There are upsides to working with a neural net that trained on a huge collection of internet images and text. One is that, instead of ominous grey geometric blobs when it doesn't understand your prompt (there is a free interactive demo of AttnGAN here and it is a lot of fun), a huge neural net like CLIP can follow a wide array of prompts. Since CLIP technically only judges how well a picture matches a prompt, people have developed a few ways of using CLIP's judgements to aim an image generator. I've used this to generate such useful things as Frodo Baggins delivering pizza through the Mines of Moria, cursed candy hearts, fully illustrated sea shanties, and more fully illustrated sea shanties.
I decided to give the VQGAN + CLIP method of steering a try (tutorial and link here), and for its first task I decided to have it generate a subject that's given neural nets trouble in the past: "a herd of sheep grazing on a lush green hillside".
Here's what it generated after 450 iterations:
It could be better. The sheep are not so much grazing as embedded like weird molars, and the hillside isn't very picturesque.
But this version of VQGAN+CLIP allows me to upload an image as a starting point. So I decided to start with an image that a different neural net had captioned as "a herd of sheep grazing on a lush green hillside". In fact, Azure image description had still called it "a herd of sheep grazing on a lush green hillside" even after I had removed all the sheep. With the image on the right as a starting point, would VQGAN simply add the sheep?
The answer is: sorta?
Can't really tell whether those are sheep or cauliflower. And did it add palm trees? The original image's composition is destroyed and what is left looks pretty flat.
Here is where it gets interesting. If I use the same prompt and add "Amazing awesome and epic", the picture gets noticeably better. "Oh," goes the neural net, "you wanted a GOOD picture".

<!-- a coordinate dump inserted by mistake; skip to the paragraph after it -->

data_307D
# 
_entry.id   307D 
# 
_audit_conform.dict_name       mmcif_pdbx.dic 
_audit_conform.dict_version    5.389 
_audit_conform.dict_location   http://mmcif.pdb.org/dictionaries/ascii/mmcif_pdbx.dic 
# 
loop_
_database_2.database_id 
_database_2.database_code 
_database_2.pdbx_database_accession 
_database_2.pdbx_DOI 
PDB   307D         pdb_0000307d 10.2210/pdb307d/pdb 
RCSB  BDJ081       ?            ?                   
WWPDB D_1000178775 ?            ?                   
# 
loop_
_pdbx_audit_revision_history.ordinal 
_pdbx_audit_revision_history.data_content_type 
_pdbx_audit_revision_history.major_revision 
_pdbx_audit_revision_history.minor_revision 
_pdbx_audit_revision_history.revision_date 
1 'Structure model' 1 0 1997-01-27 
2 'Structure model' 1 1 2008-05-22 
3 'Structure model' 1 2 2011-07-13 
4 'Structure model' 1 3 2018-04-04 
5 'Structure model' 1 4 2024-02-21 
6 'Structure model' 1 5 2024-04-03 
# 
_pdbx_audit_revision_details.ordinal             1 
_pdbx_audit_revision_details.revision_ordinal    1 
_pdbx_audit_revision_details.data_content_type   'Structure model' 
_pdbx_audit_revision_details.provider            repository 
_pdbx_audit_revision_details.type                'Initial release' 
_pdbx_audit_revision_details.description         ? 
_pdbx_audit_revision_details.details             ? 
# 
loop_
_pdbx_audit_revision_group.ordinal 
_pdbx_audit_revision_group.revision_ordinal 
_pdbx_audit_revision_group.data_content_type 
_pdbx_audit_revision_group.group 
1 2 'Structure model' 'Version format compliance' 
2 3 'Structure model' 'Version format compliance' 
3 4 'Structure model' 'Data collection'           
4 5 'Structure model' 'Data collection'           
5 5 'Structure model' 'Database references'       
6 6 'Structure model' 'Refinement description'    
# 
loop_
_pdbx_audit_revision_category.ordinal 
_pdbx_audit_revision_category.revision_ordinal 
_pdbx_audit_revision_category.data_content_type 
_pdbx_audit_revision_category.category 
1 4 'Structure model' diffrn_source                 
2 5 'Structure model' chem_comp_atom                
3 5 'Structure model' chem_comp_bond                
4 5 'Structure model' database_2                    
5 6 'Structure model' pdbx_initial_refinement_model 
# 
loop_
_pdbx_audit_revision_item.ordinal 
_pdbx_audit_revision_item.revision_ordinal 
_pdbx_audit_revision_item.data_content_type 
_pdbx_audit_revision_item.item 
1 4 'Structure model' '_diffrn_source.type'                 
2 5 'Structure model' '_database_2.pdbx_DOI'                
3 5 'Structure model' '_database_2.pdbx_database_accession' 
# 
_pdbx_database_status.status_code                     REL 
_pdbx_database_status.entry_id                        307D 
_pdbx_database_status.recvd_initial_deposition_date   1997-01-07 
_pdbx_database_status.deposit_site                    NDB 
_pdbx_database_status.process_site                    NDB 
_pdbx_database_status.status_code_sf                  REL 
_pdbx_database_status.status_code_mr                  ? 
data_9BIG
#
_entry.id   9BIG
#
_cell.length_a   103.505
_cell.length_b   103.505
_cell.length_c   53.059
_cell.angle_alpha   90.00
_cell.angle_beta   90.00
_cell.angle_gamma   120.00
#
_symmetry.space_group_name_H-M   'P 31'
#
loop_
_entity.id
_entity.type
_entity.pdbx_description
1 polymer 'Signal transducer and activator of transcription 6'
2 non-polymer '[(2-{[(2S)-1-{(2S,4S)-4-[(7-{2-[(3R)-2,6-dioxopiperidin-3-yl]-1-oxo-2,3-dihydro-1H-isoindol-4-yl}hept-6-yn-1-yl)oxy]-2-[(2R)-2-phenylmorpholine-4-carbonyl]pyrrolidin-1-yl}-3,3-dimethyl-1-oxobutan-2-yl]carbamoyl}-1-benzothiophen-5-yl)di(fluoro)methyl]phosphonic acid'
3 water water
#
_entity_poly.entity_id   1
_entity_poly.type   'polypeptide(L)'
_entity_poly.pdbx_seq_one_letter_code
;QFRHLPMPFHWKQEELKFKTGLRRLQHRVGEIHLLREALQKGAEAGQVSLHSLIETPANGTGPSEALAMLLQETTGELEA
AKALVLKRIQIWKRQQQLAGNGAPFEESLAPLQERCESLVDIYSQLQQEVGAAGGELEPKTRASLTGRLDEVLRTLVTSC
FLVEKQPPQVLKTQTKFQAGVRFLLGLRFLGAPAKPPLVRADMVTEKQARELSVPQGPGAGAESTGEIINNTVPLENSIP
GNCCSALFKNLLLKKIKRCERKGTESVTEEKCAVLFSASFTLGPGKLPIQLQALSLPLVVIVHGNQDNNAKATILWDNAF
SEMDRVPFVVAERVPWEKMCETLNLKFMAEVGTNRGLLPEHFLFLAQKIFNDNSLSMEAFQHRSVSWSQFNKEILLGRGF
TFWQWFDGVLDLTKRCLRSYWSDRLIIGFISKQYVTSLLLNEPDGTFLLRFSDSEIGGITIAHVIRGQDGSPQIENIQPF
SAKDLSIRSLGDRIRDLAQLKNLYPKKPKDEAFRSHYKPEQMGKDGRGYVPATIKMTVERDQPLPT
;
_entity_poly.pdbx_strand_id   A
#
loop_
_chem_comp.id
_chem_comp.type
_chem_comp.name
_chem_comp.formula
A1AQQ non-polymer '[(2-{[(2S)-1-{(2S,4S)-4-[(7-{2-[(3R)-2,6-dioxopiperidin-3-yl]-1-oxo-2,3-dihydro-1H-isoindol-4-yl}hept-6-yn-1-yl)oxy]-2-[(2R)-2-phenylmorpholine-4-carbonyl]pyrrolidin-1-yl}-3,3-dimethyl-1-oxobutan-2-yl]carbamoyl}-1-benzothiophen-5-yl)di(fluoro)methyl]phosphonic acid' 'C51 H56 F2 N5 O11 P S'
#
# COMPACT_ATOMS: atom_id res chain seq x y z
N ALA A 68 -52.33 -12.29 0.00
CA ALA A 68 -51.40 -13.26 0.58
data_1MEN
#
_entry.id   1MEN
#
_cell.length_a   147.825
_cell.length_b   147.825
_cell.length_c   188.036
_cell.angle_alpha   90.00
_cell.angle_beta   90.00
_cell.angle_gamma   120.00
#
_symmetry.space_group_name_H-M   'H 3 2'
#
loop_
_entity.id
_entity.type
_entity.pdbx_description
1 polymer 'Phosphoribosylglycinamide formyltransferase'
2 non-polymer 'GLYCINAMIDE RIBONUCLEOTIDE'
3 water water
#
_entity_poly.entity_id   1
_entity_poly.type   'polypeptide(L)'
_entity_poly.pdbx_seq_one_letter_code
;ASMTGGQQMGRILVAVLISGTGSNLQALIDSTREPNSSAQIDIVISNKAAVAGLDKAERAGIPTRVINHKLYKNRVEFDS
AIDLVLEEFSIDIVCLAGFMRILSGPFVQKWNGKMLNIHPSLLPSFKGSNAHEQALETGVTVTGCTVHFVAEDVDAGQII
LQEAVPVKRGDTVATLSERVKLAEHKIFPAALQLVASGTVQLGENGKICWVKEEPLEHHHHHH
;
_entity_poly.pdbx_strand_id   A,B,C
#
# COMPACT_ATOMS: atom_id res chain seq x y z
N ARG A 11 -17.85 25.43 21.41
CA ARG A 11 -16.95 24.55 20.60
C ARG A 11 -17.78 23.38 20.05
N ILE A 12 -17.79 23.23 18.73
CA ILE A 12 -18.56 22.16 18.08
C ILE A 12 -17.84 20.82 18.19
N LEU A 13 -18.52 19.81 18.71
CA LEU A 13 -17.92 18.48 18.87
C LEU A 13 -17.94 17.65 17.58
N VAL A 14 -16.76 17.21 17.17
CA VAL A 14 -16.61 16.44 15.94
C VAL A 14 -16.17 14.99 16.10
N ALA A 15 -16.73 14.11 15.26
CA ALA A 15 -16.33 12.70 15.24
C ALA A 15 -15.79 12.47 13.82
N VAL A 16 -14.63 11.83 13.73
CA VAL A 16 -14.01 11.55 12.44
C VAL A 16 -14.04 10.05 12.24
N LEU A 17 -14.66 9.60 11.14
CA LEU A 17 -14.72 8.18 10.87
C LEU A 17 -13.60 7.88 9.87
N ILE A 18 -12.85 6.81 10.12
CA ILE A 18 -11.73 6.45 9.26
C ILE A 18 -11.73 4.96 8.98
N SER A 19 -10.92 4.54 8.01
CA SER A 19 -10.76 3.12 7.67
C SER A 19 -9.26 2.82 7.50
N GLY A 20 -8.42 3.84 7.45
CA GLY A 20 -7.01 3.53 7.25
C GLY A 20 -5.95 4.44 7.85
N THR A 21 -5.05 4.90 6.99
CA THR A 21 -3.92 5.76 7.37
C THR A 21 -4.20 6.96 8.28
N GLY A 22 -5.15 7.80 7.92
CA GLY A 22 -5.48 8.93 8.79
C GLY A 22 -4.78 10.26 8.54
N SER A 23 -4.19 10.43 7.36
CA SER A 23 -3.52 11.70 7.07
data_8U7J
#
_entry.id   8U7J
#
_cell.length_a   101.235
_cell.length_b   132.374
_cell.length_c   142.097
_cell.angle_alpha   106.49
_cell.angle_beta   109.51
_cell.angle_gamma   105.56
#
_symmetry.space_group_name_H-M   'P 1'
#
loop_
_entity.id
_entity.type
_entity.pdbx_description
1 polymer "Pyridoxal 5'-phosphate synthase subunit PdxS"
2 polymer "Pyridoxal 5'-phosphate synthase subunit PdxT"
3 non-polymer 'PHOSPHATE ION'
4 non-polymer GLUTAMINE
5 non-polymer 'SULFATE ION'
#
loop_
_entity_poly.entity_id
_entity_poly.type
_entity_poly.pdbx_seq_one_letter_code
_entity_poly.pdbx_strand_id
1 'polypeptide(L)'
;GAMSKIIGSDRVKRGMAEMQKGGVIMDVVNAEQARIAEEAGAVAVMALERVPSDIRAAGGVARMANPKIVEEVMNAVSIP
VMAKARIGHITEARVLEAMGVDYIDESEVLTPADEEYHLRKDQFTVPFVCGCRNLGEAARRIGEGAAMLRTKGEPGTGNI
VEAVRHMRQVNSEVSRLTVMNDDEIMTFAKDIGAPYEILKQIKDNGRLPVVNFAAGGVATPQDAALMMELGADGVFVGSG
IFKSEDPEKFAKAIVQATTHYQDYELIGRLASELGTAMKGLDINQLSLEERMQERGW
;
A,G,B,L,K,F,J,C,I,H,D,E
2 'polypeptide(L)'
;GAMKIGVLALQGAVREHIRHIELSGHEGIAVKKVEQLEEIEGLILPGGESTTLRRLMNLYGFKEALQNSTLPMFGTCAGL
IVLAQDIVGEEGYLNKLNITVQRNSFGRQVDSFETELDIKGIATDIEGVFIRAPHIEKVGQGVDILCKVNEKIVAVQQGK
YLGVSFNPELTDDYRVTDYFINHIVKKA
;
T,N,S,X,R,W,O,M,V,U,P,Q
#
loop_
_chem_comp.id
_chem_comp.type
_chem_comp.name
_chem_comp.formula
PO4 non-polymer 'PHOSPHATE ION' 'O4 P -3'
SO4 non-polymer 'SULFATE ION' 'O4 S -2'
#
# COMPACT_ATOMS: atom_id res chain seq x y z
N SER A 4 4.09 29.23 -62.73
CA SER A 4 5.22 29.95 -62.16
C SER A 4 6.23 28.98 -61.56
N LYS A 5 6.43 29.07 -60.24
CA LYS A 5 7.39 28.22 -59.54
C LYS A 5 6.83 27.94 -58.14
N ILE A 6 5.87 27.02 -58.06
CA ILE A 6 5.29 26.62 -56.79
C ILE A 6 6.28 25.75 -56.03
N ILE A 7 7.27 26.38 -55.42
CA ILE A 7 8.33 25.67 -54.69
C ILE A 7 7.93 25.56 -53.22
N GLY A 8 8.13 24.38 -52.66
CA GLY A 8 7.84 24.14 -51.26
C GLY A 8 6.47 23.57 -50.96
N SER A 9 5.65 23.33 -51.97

And how good a picture you get depends on exactly how you ask for it. There are several phrases you can add that seem to make things better, like "trending on artstation" or "unreal engine" (a fancy new video game rendering engine).
Here's "a painting of a herd of sheep grazing on a lush green hillside in the style of disney trending on artstation | unreal engine" (prompt combo borrowed from here).
Granted the sheep are more like multicolored bundles of cloth, but the saturation and vignetting got much more dramatic. There's even a soft focus effect in the background. All the time it was giving me the flat, lackluster landscape of the first picture, the AI was perfectly capable of giving me this instead.
So what are some other ways of asking CLIP-VQGAN to try harder?
The results from "Fine art print" reminds me of unicorn calendars from the 80s or something. The sheep are sort of bubbling out from the hillside.
I tried to specify particular artists. Bob Ross was a hilarious mistake.
The Tim Burton version was very cool-looking, if completely unrecognizable as sheep.
"Award winning National Geographic Photography" gave me nice looking background cliffs and trees - and sheep that look disturbingly like people crawling around under green blankets.
But the most effective prompt? In terms of producing a realistic but dramatically lit landscape with recognizable mountains and hills and (okay not sheep)?
You're going to hate it. I hate it, and I'm the one who thought of it. But it's the natural extension of layering on descriptors to try to boost performance.
"dramatic atmospheric ultra high definition free desktop wallpaper"
With that cursed prompt as a base, I could layer more styles on top. I am ashamed to admit that "a herd of sheep grazing on a lush green hillside | dramatic atmospheric ultra high definition free desktop wallpaper | cubist cezanne" looks pretty cool.
The most haunted prompt turned out to be "a herd of sheep grazing on a lush green hillside | dramatic atmospheric ultra high definition free desktop wallpaper by Lisa Frank". I'm not sure what kind of rainbow apocalypse is happening here, but I wouldn't recommend poking at the violet shimmery patches that are oozing into the lake. Maybe those are the sheep.
For a more technical description of how CLIP steering works, and some gorgeous image examples, check out this blog post by Charlie Snell.
You can try CLIP+VQGAN for free by following the instructions in this tutorial (no coding or Spanish language skills necessary.) Or if you ask nicely, the @images_ai twitter account may try a prompt you request.
I generated way more images than will fit here, so I'll post a bunch more of them as bonus content. Become an AI Weirdness supporter to get bonus content! Or become a free subscriber to get new AI Weirdness posts in your inbox.